Executive resumes for CEOs are held to a higher standard on multiple levels. An effective CEO resume must deliver metrics-driven accomplishments while having visual appeal, an organized message, and a clear focus.
A CEO resume needs to deliver its message with an “I know who I am and where I am going” type of spirit. The executive resume must show respect to the reader by clearly outlining the CEO’s value.
Some CEOs mistakenly include everything but the kitchen sink on their resumes in the hope that another executive will view their career history and know where to put them. Often, this kind of resume signals a CEO who has not conducted a pre-search, someone who just “wants to explore the market and see what is out there.” These CEOs would do well to consider how a little context relative to their focus can directly impact their results — and almost always reduce frustration and misunderstanding in the market.
Here below are three points to consider as you (or you and your executive resume writer) develop your CEO resume:
1. Keywords and Summary Statements Aligned With Your Ideal Next Role
One of the most important things to remember is that the keywords at the top of your CEO resume create the reader’s initial perception of you by defining alignment and scale. You need to help the reader understand and appreciate your capabilities and career focus at a cursory glance.
For example, you could say:
Transformational Leader | CEO | Business Development
But this is much clearer:
CEO | $1B+ Manufacturing | Transformational Technologies | Strategic Growth Initiatives
Additional key points may include elements such as:
3 Successful Mergers & Acquisitions
Teams to 1,000
Multiple Board Appointments & Advisory Roles
2. Understand That You Control the Reader’s Eye as It Scans Your Executive Resume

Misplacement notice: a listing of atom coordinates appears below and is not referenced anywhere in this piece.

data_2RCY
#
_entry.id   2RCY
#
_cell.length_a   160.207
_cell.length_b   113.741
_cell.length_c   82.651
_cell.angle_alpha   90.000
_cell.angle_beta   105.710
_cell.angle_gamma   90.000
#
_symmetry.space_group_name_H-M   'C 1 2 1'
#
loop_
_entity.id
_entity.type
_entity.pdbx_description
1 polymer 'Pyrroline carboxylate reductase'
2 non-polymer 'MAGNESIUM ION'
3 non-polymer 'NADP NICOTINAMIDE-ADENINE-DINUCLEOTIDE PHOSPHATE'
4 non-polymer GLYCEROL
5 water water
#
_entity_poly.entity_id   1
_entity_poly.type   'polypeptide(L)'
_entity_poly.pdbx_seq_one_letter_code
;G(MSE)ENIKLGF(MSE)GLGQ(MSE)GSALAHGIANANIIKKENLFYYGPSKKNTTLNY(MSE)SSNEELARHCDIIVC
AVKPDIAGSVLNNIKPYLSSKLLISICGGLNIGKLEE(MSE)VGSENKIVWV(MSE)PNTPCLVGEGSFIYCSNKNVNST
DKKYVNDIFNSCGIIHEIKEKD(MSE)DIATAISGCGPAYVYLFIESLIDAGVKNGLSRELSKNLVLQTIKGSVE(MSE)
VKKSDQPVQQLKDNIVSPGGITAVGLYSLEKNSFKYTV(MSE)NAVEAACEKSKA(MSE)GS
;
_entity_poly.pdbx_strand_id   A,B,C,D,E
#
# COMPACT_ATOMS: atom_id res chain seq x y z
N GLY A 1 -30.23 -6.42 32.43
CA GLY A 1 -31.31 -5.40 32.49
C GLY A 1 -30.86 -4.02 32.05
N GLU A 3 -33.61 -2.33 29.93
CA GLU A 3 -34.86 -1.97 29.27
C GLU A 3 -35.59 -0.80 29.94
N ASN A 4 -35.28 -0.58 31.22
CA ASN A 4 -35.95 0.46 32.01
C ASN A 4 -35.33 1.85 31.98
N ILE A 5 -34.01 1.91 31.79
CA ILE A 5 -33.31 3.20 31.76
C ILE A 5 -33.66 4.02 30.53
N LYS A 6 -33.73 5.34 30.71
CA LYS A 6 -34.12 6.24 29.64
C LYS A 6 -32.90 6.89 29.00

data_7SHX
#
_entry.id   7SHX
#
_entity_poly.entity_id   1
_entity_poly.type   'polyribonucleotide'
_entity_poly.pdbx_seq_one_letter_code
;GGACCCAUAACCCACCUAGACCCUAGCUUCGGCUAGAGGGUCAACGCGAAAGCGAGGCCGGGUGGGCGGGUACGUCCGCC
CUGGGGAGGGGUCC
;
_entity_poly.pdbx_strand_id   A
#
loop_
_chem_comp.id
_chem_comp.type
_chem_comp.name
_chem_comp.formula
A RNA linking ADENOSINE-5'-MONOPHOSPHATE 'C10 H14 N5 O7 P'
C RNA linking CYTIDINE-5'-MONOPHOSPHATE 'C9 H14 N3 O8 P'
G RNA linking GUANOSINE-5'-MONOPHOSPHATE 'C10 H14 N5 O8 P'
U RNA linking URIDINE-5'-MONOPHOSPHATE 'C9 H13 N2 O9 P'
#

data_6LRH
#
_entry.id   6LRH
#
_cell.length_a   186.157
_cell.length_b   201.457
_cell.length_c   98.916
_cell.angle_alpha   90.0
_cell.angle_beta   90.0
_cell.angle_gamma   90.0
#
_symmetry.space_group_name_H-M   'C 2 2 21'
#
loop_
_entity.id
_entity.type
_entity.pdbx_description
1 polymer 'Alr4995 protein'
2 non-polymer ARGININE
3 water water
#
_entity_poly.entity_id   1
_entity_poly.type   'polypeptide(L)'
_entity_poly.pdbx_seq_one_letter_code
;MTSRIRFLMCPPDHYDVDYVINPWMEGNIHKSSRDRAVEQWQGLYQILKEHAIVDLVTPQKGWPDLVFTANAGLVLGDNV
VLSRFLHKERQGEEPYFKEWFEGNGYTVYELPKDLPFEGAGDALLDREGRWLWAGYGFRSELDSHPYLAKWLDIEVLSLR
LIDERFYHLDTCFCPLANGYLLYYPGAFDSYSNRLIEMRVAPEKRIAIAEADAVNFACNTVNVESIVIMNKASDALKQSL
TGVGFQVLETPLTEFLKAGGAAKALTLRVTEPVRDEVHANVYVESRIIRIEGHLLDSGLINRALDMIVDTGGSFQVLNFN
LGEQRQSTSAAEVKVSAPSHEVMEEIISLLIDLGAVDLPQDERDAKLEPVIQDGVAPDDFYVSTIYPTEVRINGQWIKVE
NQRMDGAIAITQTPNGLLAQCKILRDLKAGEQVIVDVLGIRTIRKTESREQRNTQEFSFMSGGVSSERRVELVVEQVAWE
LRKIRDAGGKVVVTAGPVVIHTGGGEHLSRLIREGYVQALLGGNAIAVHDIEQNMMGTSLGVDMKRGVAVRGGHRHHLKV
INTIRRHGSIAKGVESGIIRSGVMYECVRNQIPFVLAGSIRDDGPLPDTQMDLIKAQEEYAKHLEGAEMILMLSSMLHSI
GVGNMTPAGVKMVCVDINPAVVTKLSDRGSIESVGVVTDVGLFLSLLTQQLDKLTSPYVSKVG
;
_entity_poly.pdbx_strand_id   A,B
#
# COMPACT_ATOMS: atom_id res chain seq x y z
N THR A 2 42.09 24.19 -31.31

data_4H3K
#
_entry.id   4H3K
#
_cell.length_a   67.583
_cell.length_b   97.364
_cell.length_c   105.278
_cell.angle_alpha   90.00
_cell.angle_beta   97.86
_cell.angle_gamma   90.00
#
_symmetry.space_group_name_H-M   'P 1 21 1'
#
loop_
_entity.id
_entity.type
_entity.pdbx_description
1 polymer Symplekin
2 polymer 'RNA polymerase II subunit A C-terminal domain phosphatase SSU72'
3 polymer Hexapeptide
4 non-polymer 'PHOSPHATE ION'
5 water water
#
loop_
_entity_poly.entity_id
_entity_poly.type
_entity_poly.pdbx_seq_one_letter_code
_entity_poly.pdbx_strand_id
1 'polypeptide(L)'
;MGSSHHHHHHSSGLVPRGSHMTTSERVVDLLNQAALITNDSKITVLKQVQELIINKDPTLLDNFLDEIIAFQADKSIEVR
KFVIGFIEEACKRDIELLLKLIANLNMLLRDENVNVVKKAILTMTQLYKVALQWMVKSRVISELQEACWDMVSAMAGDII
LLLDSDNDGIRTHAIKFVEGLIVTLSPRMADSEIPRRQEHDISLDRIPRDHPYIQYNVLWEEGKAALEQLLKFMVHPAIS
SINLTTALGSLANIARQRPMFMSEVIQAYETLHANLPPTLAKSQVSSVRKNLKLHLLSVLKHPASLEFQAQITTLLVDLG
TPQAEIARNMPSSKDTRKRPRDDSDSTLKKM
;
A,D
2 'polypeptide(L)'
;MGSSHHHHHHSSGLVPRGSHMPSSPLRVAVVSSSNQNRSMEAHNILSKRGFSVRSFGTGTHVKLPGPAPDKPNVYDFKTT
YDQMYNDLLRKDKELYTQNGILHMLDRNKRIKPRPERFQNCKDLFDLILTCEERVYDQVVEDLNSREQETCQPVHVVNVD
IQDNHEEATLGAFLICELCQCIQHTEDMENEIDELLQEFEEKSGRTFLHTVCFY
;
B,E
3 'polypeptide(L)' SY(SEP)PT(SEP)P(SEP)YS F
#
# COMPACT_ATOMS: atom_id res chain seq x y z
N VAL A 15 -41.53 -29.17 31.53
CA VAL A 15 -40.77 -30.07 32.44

Your CEO resume needs to be effective at both a cursory glance and a deeper read. Every time you bold something or put it in a different color, you are essentially saying: “Look here! Now look here! And look here!”
To this end, please bold only those things to which you want to draw the reader’s eye first. These should be “soundbites” that include size, oversight, and 1-3 main accomplishments.
3. Front-Load the Metrics
As a leader, you demonstrate your achievements by beginning with the results you have realized — not by beginning with your actions or activities. Beginning a bullet with your results says to the reader, “Hey, I understand what you want to read because I am a leader.” It sets perceptions and builds confidence (in you). It also makes the conversation more fluid, creates excitement during the interview, and helps the reader picture you achieving similar results for them.
Here are a few examples:
Drove $500M revenue in 24 months leading major turnaround
Generated $90M through establishing a new division
Produced $35M in annual contract revenue spearheading 3 new service rollouts
These are advanced resume points that you as a CEO must be aware of as you develop your executive resume. Understanding how your written communication sets perceptions will give you the executive edge that many other executives lack.
Mary Elizabeth Bradford founded and operates the No. 1 online executive resume writing service for VP to CxO executives worldwide (maryelizabethbradford.com).